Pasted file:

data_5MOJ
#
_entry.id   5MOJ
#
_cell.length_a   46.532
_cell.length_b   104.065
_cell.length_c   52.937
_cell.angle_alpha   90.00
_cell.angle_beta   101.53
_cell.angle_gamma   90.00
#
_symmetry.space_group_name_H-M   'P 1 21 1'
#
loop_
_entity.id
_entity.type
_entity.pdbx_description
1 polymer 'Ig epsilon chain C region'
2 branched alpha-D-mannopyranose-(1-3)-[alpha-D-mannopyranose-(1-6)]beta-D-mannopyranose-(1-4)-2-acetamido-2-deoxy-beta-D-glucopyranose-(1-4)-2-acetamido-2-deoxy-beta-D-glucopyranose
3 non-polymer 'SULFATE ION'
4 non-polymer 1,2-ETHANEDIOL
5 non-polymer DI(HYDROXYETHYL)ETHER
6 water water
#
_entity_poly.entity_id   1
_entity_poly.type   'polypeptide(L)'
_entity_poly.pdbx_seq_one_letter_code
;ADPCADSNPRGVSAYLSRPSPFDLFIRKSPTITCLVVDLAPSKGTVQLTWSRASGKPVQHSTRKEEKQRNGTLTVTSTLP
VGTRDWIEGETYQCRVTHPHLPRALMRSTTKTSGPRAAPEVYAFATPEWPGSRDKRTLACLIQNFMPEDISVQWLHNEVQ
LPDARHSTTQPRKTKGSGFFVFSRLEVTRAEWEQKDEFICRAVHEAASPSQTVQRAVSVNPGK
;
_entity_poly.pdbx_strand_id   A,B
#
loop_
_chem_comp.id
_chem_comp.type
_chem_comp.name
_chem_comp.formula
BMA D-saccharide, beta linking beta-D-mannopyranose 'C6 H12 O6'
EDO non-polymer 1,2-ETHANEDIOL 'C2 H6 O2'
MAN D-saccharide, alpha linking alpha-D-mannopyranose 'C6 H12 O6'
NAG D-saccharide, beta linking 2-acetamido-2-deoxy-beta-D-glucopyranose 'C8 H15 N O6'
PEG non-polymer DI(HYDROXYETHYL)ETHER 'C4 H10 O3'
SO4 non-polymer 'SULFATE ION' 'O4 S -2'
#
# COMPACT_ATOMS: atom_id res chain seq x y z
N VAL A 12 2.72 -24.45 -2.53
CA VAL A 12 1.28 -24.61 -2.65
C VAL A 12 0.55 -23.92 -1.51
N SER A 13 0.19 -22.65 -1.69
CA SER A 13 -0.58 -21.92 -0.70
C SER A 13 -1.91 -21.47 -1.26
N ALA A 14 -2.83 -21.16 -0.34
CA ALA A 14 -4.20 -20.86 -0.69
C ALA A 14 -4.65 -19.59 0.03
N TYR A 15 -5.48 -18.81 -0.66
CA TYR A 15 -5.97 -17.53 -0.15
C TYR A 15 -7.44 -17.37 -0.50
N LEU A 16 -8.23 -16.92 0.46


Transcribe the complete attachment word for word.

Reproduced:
data_5MOJ
#
_entry.id   5MOJ
#
_cell.length_a   46.532
_cell.length_b   104.065
_cell.length_c   52.937
_cell.angle_alpha   90.00
_cell.angle_beta   101.53
_cell.angle_gamma   90.00
#
_symmetry.space_group_name_H-M   'P 1 21 1'
#
loop_
_entity.id
_entity.type
_entity.pdbx_description
1 polymer 'Ig epsilon chain C region'
2 branched alpha-D-mannopyranose-(1-3)-[alpha-D-mannopyranose-(1-6)]beta-D-mannopyranose-(1-4)-2-acetamido-2-deoxy-beta-D-glucopyranose-(1-4)-2-acetamido-2-deoxy-beta-D-glucopyranose
3 non-polymer 'SULFATE ION'
4 non-polymer 1,2-ETHANEDIOL
5 non-polymer DI(HYDROXYETHYL)ETHER
6 water water
#
_entity_poly.entity_id   1
_entity_poly.type   'polypeptide(L)'
_entity_poly.pdbx_seq_one_letter_code
;ADPCADSNPRGVSAYLSRPSPFDLFIRKSPTITCLVVDLAPSKGTVQLTWSRASGKPVQHSTRKEEKQRNGTLTVTSTLP
VGTRDWIEGETYQCRVTHPHLPRALMRSTTKTSGPRAAPEVYAFATPEWPGSRDKRTLACLIQNFMPEDISVQWLHNEVQ
LPDARHSTTQPRKTKGSGFFVFSRLEVTRAEWEQKDEFICRAVHEAASPSQTVQRAVSVNPGK
;
_entity_poly.pdbx_strand_id   A,B
#
loop_
_chem_comp.id
_chem_comp.type
_chem_comp.name
_chem_comp.formula
BMA D-saccharide, beta linking beta-D-mannopyranose 'C6 H12 O6'
EDO non-polymer 1,2-ETHANEDIOL 'C2 H6 O2'
MAN D-saccharide, alpha linking alpha-D-mannopyranose 'C6 H12 O6'
NAG D-saccharide, beta linking 2-acetamido-2-deoxy-beta-D-glucopyranose 'C8 H15 N O6'
PEG non-polymer DI(HYDROXYETHYL)ETHER 'C4 H10 O3'
SO4 non-polymer 'SULFATE ION' 'O4 S -2'
#
# COMPACT_ATOMS: atom_id res chain seq x y z
N VAL A 12 2.72 -24.45 -2.53
CA VAL A 12 1.28 -24.61 -2.65
C VAL A 12 0.55 -23.92 -1.51
N SER A 13 0.19 -22.65 -1.69
CA SER A 13 -0.58 -21.92 -0.70
C SER A 13 -1.91 -21.47 -1.26
N ALA A 14 -2.83 -21.16 -0.34
CA ALA A 14 -4.20 -20.86 -0.69
C ALA A 14 -4.65 -19.59 0.03
N TYR A 15 -5.48 -18.81 -0.66
CA TYR A 15 -5.97 -17.53 -0.15
C TYR A 15 -7.44 -17.37 -0.50
N LEU A 16 -8.23 -16.92 0.46